By Dialogo November 14, 2015 SHALOM. The program represents a new way of looking at Train-the-Trainer events. Rather than conducting one iteration of training and leaving a given country to develop the rest of their program, this training walks the new instructors through a couple of iterations of training until they demonstrate they can manage on their own. Tactical Combat Casualty Care (TCCC), according to the Field Medical Training Batallion’s Combat Lifesaver/Tactical Combat Casualty Care Student Handbook, is an attempt to better prepare medical and non-medical personnel for the unique factors associated with combat trauma casualties. It originated as a U.S. Special Operations research project, but is currently used throughout the U.S. Military and various partner nations. In 2012, Diálogo told the story of a collaborative train-the-trainer program that had recently graduated a new group of combat medics in El Salvador. They received the TCLS trainingfrom Peruvian instructors who had received the training themselves from a U.S. Southern Command (SOUTHCOM) cadre as part of a 2011 cooperative initiative with Peru. In fact, some of the Salvadoran graduates from 2012 were selected to join some of their Peruvian instructors to multi-laterally train members of the Uruguayan Military who are scheduled to deploy to diverse peacekeeping missions around the world. “Uruguay has a long tradition in peace missions, but within a context where the environment and threats in our mission areas are constantly evolving, so we too must evolve our techniques and training in order to remain current. TCLS is the perfect framework for what we intend to achieve. The training is very important to us; it will allow our Troop to not only provide better care and help to those who need, but also to increase their confidence in doing so,” he said. Col. Frachelle said that having the course taught by Peruvian, Salvadoran, and U.S. personnel is an added value because they not only speak the same language, but also represent the presence of partner nation armies. “We value their presence. For us it’s a privilege and an honor to host them in our country and benefit from their high professionalism. They speak our language and in the case of Peru, represent a partner with whom we comprised a joint battalion in Haiti. As for the Salvadoran personnel, it means working together with them once again. A few months ago, a medical team from our Military Hospital trained with them when the Ebola outbreak took place in Africa.” The program has been so successful that it has not only become a requirement for all Peruvian Military members deploying to the VRAEM, but also kept growing and spreading to other partner nations since then, including Peru, El Salvador, and Uruguay. “Building capacity is not done overnight,” said the program director, Lieutenant Colonel Michael Coote of SOUTHCOM’s Surgeon General’s Office. “But it can be done when: 1. U.S. trainers have confidence in our partners’ abilities to perform the tasks well, 2. Our partners invest themselves in the process, and 3. We provide them with the tools to be successful.” According to Lt. Col. Coote, “By supporting our partners, we empower allies with whom we will work side-by-side.’ SOUTHCOM’s Command Surgeon’s Office originated the program after seeing a need to have more able combat medics for Troops deploying to Peru’s Valley of the Apurímac, Ene, and Mantaro Rivers Valley (VRAEM), where the Military is combatting the remnants of the terrorist drug-trafficking organization Shining Path. Colonel Carlos Frachelle, ENOPU’s director, told Diálogo that they requested this medical training in order to augment Uruguay’s enduring medical capacity and better train the approximately 1,500-person contingent who deploys to and from the different UN peace keeping missions in the Democratic Republic of the Congo, Haiti, Liberia, Kashmir, the Ivory Coast, and the Multinational Force of Observers in the Sinai Peninsula. For its part, the Tactical Combat Casualty Care Life Saver (TCLS) Course is a customized version of TCCC developed to provide students more advanced and relevant combat medic skills for their specific duties in a remote terrain with difficult access. Four Peruvian instructors, two Salvadorans, and two U.S. combat medics from the Special Operations Forces accompanied by a member of SOUTHCOM’s Command Surgeon’s Office comprised the TCLS staff that deployed to the Uruguayan National Peace Operations School (ENOPU, for its Spanish acronym) during the first four weeks in September. Historical data shows that 90% of combat wound fatalities die on the battlefield before reaching a military treatment facility, so first responder care at the point of injury is literally a matter of life and death. There, they collaborated with 27 Uruguayans identified to serve as TCLS instructors. After the first iteration of training, 45 additional Uruguayans and two Brazilians ranging in rank from Soldier to Lieutenant reported to training with the purpose of learning from the newly minted Uruguayan TCLS instructors, who came from both medical and non-medical backgrounds. The third iteration saw another 45 Service Members receive training from a now very competent cadre of TCLS instructors. Since the first course was taught in Peru in 2011, approximately 2,500 more military service members from Peru, El Salvador, Brazil, Panama, and now Uruguay have become trained in and trainers for the TCLS course, with a customized version of the course adapted for the needs of each class. They will keep paying it forward to future generations of trainers to come, attesting to the strength of what true collaboration among partner nations can achieve.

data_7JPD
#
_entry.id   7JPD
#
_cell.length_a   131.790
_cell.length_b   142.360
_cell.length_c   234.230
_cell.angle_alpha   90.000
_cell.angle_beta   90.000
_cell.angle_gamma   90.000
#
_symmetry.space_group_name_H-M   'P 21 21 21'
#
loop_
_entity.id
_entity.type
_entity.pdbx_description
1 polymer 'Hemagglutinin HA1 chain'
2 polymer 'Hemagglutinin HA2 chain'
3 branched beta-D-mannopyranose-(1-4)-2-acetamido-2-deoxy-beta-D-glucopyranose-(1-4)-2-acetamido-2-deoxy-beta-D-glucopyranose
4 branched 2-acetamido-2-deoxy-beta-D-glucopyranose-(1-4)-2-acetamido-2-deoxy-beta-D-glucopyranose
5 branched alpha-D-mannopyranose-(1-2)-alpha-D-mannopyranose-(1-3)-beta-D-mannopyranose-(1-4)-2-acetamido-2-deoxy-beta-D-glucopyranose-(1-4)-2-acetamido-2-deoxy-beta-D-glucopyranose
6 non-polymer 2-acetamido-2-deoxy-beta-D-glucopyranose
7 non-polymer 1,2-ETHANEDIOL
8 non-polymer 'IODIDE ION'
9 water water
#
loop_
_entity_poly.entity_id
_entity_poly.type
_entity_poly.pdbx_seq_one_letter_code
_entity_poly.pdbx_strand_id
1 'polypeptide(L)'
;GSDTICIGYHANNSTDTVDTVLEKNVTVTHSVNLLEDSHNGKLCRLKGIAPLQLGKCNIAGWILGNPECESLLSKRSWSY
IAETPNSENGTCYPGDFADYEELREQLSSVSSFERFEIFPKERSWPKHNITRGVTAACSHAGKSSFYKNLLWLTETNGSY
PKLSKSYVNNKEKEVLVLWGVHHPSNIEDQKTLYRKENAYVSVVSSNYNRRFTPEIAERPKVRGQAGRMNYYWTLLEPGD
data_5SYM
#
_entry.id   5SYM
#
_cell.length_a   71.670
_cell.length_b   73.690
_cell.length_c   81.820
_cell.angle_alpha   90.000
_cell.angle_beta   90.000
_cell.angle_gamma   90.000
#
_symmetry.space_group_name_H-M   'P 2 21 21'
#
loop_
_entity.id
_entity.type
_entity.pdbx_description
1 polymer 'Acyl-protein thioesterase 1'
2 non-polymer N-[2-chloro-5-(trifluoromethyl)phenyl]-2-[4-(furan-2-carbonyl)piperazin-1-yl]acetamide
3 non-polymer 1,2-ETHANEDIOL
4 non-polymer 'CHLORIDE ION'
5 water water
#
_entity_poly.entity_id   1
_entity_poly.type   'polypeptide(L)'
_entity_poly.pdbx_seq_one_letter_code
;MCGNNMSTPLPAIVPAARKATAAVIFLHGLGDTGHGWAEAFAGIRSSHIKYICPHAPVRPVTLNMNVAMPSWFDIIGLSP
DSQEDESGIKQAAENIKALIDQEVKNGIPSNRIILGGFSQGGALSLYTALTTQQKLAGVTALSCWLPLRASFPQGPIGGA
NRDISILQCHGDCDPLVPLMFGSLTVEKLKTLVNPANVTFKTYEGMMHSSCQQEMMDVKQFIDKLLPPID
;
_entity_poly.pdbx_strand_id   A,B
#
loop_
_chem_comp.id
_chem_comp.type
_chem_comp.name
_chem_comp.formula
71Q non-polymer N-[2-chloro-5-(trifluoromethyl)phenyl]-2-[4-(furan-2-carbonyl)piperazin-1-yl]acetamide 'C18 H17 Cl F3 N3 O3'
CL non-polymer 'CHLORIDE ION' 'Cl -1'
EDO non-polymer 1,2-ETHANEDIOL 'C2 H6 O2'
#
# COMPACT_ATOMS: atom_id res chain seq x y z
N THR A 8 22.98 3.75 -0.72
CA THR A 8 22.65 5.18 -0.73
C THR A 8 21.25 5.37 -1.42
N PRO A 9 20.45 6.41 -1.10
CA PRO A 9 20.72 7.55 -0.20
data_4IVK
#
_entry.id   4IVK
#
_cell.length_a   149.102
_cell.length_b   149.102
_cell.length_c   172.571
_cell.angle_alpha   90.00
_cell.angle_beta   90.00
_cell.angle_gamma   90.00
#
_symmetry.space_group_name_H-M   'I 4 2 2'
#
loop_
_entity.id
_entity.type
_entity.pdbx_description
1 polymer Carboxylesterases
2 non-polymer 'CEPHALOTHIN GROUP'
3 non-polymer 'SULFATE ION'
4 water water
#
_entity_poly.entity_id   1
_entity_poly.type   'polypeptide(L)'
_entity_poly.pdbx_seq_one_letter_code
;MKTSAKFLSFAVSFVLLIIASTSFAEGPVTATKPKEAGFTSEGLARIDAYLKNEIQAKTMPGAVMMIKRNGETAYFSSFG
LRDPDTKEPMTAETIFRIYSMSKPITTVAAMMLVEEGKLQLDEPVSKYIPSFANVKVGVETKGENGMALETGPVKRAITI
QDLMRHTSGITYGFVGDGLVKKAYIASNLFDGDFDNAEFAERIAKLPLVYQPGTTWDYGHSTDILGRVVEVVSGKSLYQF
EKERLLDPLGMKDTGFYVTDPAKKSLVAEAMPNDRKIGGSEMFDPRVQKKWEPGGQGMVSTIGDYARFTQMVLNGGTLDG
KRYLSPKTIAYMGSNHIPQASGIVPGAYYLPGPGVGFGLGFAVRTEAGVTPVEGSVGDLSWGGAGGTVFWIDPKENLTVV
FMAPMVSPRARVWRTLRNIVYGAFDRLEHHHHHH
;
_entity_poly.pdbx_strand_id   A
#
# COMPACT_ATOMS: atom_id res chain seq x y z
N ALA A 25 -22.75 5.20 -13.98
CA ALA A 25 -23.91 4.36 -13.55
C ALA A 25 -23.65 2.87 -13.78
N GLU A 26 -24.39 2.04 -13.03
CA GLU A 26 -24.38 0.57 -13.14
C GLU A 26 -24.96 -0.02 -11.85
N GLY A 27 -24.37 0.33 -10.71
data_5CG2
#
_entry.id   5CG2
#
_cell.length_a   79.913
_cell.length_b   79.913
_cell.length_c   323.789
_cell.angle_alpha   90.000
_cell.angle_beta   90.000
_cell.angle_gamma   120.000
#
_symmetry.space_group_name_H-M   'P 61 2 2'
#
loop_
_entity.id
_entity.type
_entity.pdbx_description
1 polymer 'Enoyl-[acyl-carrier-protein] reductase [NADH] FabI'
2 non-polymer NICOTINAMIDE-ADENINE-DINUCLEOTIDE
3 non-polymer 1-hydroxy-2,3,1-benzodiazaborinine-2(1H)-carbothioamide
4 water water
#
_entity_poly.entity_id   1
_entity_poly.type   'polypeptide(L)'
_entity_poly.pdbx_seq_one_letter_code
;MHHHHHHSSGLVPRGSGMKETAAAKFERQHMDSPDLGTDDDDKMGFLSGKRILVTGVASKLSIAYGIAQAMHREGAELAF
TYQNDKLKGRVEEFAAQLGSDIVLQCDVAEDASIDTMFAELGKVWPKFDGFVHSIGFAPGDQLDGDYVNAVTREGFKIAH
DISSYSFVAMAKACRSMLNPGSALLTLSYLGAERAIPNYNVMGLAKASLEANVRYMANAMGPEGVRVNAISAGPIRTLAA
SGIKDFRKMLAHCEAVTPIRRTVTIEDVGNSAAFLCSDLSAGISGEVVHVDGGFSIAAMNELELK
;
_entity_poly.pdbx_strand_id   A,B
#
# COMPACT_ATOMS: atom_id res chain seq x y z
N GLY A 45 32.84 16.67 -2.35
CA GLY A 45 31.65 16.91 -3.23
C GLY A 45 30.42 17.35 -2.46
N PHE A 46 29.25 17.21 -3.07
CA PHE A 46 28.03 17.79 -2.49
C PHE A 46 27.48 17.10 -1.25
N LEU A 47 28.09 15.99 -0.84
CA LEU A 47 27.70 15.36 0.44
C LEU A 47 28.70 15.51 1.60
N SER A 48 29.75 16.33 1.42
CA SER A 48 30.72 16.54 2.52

By U.S. Naval Forces Southern Command/U.S. 4th Fleet June 02, 2020 The Arleigh Burke-Class Destroyer USS Pinckney (DDG 91) with embarked U.S. Coast Guard (USCG) Law Enforcement Detachment (LEDET) team seized over 2,700 kilograms of suspected cocaine May 16.After a U.S. Navy maritime patrol aircraft (MPA), assigned to the “Tridents” of Patrol Squadron VP 26, first spotted the low profile vessel (LPV), Pinckney was vectored for a long range intercept. Upon interception, Pinckney employed one of her embarked helicopters, assigned to the “Wolf Pack” of Helicopter Maritime Strike Squadron (HSM) 75, to provide over watch and ensure compliance while the embarked LEDET on Pinckney small boats achieved positive control of the LPV.Pinckney and the embarked LEDET recovered a total of 136 bales of suspected cocaine totaling an estimated 2,700 kilograms, with a potential wholesale value worth over $54.3 million.“This bust demonstrated the flexibility of the multiple ships and aircraft conducting counternarcotics operations in the Eastern Pacific,” said U.S. Navy Commander Andrew Roy, Pinckney’s commanding officer. “The entire team executed [the operation] with professionalism and precision to help get drugs on deck.”USS Pinckney is deployed to the U.S. Fourth Fleet area of operations conducting U.S Southern Command (SOUTHCOM) and Joint Interagency Task Force South’s enhanced counter drug operations missions in the Caribbean and Eastern Pacific.The Pinckney conducted their first interdiction on May 14.On April 1, SOUTHCOM began enhanced counternarcotics operations in the Western Hemisphere to disrupt the flow of drugs in support of Presidential National Security Objectives.Numerous U.S. agencies from the Departments of Defense, Justice, and Homeland Security cooperated in the effort to combat transnational organized crime. The Coast Guard, U.S. Navy, Customs and Border Protection, FBI, Drug Enforcement Administration, and Immigration and Customs Enforcement, along with allied and international partner agencies, play a role in counter-drug operations.U.S. Naval Forces Southern Command/U.S. 4th Fleet supports SOUTHCOM’s joint and combined military operations by employing maritime forces in cooperative maritime security operations to maintain access, enhance interoperability, and build enduring partnerships in order to enhance regional security and promote peace, stability, and prosperity in the Caribbean, Central and South American region.